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Cost is the reason we don't see large battery packs. There's no conspiracy, lies, or forgetfulness here. It's just that large packs require large amounts of money. GM estimated the cost of the EV1 to be around $80,000. Add a getset, make it bigger with 4 doors and 4 seats, and you are looking at perhaps a $90,000 car.

Critics of the Volt sometimes forget the biggest benefit of EREV. 40-miles all-electric-range will cover most Americans daily driving. So GM focused on that. Then the genset is there just in case you run out of juice. In my opinion, it's a perfect combination.

Most EV drivers today still own a gas car (or borrow or rent them when they need to go beyond their cars max range). The Volt puts 2 cars into one.
 

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Cost is the reason we don't see large battery packs. There's no conspiracy, lies, or forgetfulness here. It's just that large packs require large amounts of money. GM estimated the cost of the EV1 to be around $80,000. Add a getset, make it bigger with 4 doors and 4 seats, and you are looking at perhaps a $90,000 car.

Critics of the Volt sometimes forget the biggest benefit of EREV. 40-miles all-electric-range will cover most Americans daily driving. So GM focused on that. Then the genset is there just in case you run out of juice. In my opinion, it's a perfect combination.

Most EV drivers today still own a gas car (or borrow or rent them when they need to go beyond their cars max range). The Volt puts 2 cars into one.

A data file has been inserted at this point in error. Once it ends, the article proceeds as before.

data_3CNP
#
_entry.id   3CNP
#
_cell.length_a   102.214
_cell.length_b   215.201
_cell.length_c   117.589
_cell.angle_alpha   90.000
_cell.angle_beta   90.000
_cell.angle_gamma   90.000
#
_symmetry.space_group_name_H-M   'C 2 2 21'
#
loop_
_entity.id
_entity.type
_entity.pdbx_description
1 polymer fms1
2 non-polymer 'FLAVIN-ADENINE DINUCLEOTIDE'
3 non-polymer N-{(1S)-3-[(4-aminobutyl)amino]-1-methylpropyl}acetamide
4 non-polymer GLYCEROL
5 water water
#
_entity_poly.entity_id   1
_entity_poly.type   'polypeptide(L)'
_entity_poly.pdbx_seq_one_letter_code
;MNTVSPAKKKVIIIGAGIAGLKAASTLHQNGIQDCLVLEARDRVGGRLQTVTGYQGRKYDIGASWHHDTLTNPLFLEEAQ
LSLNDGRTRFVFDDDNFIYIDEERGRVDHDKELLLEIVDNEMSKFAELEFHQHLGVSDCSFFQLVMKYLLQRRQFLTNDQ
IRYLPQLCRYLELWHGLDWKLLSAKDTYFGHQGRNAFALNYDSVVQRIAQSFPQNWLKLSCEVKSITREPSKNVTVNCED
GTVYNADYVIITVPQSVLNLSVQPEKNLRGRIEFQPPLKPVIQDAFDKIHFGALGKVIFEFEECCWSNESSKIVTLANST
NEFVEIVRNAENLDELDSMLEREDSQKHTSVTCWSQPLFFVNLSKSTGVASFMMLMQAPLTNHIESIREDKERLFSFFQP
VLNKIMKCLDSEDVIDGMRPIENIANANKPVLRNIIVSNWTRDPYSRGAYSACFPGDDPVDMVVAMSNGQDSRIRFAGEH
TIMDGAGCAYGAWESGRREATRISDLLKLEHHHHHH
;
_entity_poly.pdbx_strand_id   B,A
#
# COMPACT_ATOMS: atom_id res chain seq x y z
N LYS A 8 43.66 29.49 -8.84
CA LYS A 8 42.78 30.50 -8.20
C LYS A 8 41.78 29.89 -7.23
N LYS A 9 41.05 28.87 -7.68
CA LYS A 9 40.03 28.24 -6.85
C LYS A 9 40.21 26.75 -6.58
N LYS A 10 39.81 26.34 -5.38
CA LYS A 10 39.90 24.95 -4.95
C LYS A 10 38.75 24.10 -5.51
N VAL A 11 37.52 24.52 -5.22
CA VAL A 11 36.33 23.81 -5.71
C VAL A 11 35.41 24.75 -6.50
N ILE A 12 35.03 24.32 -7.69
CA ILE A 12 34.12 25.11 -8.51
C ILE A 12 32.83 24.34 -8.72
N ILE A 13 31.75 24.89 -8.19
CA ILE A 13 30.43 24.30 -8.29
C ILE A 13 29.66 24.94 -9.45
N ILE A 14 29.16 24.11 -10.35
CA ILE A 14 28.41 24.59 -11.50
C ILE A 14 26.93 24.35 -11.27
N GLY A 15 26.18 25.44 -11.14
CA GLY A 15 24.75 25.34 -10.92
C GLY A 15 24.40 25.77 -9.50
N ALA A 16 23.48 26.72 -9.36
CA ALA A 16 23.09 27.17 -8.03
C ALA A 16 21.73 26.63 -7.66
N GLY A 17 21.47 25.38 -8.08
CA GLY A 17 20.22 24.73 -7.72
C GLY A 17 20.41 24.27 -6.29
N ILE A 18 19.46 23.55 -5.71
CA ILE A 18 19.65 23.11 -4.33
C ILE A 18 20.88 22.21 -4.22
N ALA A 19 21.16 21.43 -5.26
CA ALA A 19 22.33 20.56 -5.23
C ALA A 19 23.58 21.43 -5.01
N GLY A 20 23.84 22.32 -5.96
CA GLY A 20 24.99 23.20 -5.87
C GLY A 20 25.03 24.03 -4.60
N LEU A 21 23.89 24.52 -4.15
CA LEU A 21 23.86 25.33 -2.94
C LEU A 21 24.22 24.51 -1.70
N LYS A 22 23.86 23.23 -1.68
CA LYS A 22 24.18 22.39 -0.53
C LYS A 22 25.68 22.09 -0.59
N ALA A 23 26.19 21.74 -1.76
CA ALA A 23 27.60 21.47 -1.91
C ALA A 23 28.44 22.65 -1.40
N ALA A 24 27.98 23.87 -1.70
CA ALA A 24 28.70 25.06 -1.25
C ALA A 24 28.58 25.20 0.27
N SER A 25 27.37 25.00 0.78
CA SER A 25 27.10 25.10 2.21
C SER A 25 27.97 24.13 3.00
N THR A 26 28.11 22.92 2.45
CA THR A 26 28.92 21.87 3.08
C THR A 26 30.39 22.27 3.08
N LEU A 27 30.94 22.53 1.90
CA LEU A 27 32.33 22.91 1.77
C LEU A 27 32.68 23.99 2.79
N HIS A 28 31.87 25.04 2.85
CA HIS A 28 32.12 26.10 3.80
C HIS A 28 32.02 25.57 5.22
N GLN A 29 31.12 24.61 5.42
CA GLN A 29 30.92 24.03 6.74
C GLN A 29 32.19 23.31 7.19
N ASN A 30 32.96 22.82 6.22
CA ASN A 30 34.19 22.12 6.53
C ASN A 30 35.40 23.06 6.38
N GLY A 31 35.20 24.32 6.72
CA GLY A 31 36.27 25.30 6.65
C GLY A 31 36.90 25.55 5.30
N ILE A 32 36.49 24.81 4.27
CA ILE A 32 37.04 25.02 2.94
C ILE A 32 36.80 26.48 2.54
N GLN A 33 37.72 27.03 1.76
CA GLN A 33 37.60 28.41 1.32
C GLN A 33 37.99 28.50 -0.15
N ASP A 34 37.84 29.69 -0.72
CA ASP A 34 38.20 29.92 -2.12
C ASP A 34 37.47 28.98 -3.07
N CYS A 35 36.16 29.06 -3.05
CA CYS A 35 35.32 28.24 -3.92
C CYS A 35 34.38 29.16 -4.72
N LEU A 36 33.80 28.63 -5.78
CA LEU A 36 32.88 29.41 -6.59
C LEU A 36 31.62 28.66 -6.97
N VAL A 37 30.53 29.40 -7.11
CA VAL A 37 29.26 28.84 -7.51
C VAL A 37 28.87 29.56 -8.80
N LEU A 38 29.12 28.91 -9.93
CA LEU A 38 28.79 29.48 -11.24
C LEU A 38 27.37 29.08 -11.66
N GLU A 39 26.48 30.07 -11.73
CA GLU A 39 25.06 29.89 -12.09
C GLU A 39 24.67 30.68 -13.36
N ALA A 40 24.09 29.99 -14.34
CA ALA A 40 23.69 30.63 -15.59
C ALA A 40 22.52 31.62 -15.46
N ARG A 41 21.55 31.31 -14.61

I've said it many times: the stated 80,000 dollar cost of the EV1 is not a very telling figure. You just can't compare such a limited run vehicle hand-assembled and made of specialty parts to an actual full production vehicle. Besides, the RAV4EV cost half that and it was also made in very few numbers. We're talking a much bigger, heavier, and less aerodynamic vehicle that gets similar range at almost half the cost. So it's pretty obvious that the stated cost of the EV1 is just a GM talking point and not in any way a good measure of the feasibility of a NiMH electric car.
 

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com'on vader
The RAV4 was basically an EV conversion of an existing product not a "ground-up" EV like the Volt was.
You keep wanting to compare apples to apples but you refuse to yourself!
WOT
 

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com'on vader
The RAV4 was basically an EV conversion of an existing product not a "ground-up" EV like the Volt was.
You keep wanting to compare apples to apples but you refuse to yourself!
WOT
Obviously the EV1 as we know it wasn't an economical car. I'm saying that the project was crushed before the technology had a chance to prove itself, and that GM uses (exaggerated) EV1 figures to make it look like electric cars were nothing but a pipedream back then.
The RAV4EV shows us what the technology in question could do when put into a mass-production body.